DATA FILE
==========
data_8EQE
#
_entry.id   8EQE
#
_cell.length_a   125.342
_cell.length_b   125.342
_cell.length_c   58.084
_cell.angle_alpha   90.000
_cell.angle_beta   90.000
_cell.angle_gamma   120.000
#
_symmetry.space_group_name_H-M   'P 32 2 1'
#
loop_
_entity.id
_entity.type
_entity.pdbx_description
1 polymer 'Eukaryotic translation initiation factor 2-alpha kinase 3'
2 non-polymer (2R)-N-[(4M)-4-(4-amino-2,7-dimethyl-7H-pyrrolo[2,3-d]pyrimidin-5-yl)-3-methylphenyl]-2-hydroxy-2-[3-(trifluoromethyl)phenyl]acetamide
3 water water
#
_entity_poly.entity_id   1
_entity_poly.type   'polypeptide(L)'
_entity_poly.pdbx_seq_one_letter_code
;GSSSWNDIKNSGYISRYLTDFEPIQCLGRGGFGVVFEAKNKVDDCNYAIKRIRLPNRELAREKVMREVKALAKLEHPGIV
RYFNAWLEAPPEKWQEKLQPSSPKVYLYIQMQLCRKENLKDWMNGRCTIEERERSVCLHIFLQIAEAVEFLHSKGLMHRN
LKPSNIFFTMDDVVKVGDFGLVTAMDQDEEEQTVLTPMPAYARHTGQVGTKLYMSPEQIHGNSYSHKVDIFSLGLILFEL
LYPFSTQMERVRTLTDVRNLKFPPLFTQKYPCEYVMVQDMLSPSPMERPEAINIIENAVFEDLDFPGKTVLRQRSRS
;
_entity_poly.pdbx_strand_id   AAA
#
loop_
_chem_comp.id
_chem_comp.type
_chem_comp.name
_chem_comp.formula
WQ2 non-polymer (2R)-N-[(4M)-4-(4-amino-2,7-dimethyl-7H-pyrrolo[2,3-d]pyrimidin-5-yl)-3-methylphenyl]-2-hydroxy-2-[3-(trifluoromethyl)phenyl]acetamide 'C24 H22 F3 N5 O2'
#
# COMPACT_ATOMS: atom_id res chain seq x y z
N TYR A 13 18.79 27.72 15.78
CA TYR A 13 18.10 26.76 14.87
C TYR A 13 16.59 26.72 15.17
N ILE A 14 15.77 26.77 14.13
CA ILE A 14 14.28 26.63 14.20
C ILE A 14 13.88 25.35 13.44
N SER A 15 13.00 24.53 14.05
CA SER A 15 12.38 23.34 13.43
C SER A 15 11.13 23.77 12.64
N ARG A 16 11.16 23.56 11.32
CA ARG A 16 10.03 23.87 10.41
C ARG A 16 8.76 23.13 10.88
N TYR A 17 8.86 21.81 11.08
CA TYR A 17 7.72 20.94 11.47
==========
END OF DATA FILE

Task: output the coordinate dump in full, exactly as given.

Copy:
data_8EQE
#
_entry.id   8EQE
#
_cell.length_a   125.342
_cell.length_b   125.342
_cell.length_c   58.084
_cell.angle_alpha   90.000
_cell.angle_beta   90.000
_cell.angle_gamma   120.000
#
_symmetry.space_group_name_H-M   'P 32 2 1'
#
loop_
_entity.id
_entity.type
_entity.pdbx_description
1 polymer 'Eukaryotic translation initiation factor 2-alpha kinase 3'
2 non-polymer (2R)-N-[(4M)-4-(4-amino-2,7-dimethyl-7H-pyrrolo[2,3-d]pyrimidin-5-yl)-3-methylphenyl]-2-hydroxy-2-[3-(trifluoromethyl)phenyl]acetamide
3 water water
#
_entity_poly.entity_id   1
_entity_poly.type   'polypeptide(L)'
_entity_poly.pdbx_seq_one_letter_code
;GSSSWNDIKNSGYISRYLTDFEPIQCLGRGGFGVVFEAKNKVDDCNYAIKRIRLPNRELAREKVMREVKALAKLEHPGIV
RYFNAWLEAPPEKWQEKLQPSSPKVYLYIQMQLCRKENLKDWMNGRCTIEERERSVCLHIFLQIAEAVEFLHSKGLMHRN
LKPSNIFFTMDDVVKVGDFGLVTAMDQDEEEQTVLTPMPAYARHTGQVGTKLYMSPEQIHGNSYSHKVDIFSLGLILFEL
LYPFSTQMERVRTLTDVRNLKFPPLFTQKYPCEYVMVQDMLSPSPMERPEAINIIENAVFEDLDFPGKTVLRQRSRS
;
_entity_poly.pdbx_strand_id   AAA
#
loop_
_chem_comp.id
_chem_comp.type
_chem_comp.name
_chem_comp.formula
WQ2 non-polymer (2R)-N-[(4M)-4-(4-amino-2,7-dimethyl-7H-pyrrolo[2,3-d]pyrimidin-5-yl)-3-methylphenyl]-2-hydroxy-2-[3-(trifluoromethyl)phenyl]acetamide 'C24 H22 F3 N5 O2'
#
# COMPACT_ATOMS: atom_id res chain seq x y z
N TYR A 13 18.79 27.72 15.78
CA TYR A 13 18.10 26.76 14.87
C TYR A 13 16.59 26.72 15.17
N ILE A 14 15.77 26.77 14.13
CA ILE A 14 14.28 26.63 14.20
C ILE A 14 13.88 25.35 13.44
N SER A 15 13.00 24.53 14.05
CA SER A 15 12.38 23.34 13.43
C SER A 15 11.13 23.77 12.64
N ARG A 16 11.16 23.56 11.32
CA ARG A 16 10.03 23.87 10.41
C ARG A 16 8.76 23.13 10.88
N TYR A 17 8.86 21.81 11.08
CA TYR A 17 7.72 20.94 11.47